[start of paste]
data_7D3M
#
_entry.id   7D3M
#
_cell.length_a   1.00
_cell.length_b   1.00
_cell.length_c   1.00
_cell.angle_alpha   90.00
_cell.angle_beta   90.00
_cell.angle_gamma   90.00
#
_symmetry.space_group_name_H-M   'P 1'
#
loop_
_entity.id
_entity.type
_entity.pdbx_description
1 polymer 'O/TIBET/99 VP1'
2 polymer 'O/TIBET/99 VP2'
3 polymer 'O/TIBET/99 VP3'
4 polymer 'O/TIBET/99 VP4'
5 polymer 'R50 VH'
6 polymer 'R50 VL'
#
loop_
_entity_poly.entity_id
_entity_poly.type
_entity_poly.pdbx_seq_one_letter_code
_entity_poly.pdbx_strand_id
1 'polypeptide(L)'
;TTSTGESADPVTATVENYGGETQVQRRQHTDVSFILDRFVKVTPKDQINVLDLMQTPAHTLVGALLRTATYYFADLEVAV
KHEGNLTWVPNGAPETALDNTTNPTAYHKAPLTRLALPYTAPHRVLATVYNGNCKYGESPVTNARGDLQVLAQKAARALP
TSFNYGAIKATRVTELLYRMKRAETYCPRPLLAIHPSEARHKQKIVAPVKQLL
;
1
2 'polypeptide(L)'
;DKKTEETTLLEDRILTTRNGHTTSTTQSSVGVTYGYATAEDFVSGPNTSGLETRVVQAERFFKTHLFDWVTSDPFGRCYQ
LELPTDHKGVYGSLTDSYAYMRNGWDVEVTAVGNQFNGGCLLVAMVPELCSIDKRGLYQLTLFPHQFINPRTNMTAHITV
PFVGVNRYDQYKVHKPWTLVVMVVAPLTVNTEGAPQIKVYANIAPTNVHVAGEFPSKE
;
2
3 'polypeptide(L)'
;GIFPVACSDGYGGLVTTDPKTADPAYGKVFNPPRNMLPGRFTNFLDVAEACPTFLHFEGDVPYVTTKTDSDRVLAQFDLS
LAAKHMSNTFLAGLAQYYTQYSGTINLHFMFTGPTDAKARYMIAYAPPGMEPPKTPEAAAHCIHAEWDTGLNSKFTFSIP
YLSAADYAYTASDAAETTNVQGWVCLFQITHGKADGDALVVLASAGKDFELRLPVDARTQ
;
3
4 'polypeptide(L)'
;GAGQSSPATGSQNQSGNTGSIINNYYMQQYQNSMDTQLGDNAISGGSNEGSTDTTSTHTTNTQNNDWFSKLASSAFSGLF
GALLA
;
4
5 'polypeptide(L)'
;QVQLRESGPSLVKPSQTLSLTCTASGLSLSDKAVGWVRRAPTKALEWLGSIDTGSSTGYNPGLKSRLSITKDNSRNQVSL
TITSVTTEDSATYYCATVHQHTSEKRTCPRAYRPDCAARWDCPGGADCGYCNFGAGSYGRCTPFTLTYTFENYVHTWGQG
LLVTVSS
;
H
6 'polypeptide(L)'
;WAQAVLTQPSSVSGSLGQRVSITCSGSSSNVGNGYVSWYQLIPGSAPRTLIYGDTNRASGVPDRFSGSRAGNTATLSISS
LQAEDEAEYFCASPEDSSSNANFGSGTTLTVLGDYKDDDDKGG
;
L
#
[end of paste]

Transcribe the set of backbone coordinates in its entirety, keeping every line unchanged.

data_7D3M
#
_entry.id   7D3M
#
_cell.length_a   1.00
_cell.length_b   1.00
_cell.length_c   1.00
_cell.angle_alpha   90.00
_cell.angle_beta   90.00
_cell.angle_gamma   90.00
#
_symmetry.space_group_name_H-M   'P 1'
#
loop_
_entity.id
_entity.type
_entity.pdbx_description
1 polymer 'O/TIBET/99 VP1'
2 polymer 'O/TIBET/99 VP2'
3 polymer 'O/TIBET/99 VP3'
4 polymer 'O/TIBET/99 VP4'
5 polymer 'R50 VH'
6 polymer 'R50 VL'
#
loop_
_entity_poly.entity_id
_entity_poly.type
_entity_poly.pdbx_seq_one_letter_code
_entity_poly.pdbx_strand_id
1 'polypeptide(L)'
;TTSTGESADPVTATVENYGGETQVQRRQHTDVSFILDRFVKVTPKDQINVLDLMQTPAHTLVGALLRTATYYFADLEVAV
KHEGNLTWVPNGAPETALDNTTNPTAYHKAPLTRLALPYTAPHRVLATVYNGNCKYGESPVTNARGDLQVLAQKAARALP
TSFNYGAIKATRVTELLYRMKRAETYCPRPLLAIHPSEARHKQKIVAPVKQLL
;
1
2 'polypeptide(L)'
;DKKTEETTLLEDRILTTRNGHTTSTTQSSVGVTYGYATAEDFVSGPNTSGLETRVVQAERFFKTHLFDWVTSDPFGRCYQ
LELPTDHKGVYGSLTDSYAYMRNGWDVEVTAVGNQFNGGCLLVAMVPELCSIDKRGLYQLTLFPHQFINPRTNMTAHITV
PFVGVNRYDQYKVHKPWTLVVMVVAPLTVNTEGAPQIKVYANIAPTNVHVAGEFPSKE
;
2
3 'polypeptide(L)'
;GIFPVACSDGYGGLVTTDPKTADPAYGKVFNPPRNMLPGRFTNFLDVAEACPTFLHFEGDVPYVTTKTDSDRVLAQFDLS
LAAKHMSNTFLAGLAQYYTQYSGTINLHFMFTGPTDAKARYMIAYAPPGMEPPKTPEAAAHCIHAEWDTGLNSKFTFSIP
YLSAADYAYTASDAAETTNVQGWVCLFQITHGKADGDALVVLASAGKDFELRLPVDARTQ
;
3
4 'polypeptide(L)'
;GAGQSSPATGSQNQSGNTGSIINNYYMQQYQNSMDTQLGDNAISGGSNEGSTDTTSTHTTNTQNNDWFSKLASSAFSGLF
GALLA
;
4
5 'polypeptide(L)'
;QVQLRESGPSLVKPSQTLSLTCTASGLSLSDKAVGWVRRAPTKALEWLGSIDTGSSTGYNPGLKSRLSITKDNSRNQVSL
TITSVTTEDSATYYCATVHQHTSEKRTCPRAYRPDCAARWDCPGGADCGYCNFGAGSYGRCTPFTLTYTFENYVHTWGQG
LLVTVSS
;
H
6 'polypeptide(L)'
;WAQAVLTQPSSVSGSLGQRVSITCSGSSSNVGNGYVSWYQLIPGSAPRTLIYGDTNRASGVPDRFSGSRAGNTATLSISS
LQAEDEAEYFCASPEDSSSNANFGSGTTLTVLGDYKDDDDKGG
;
L
#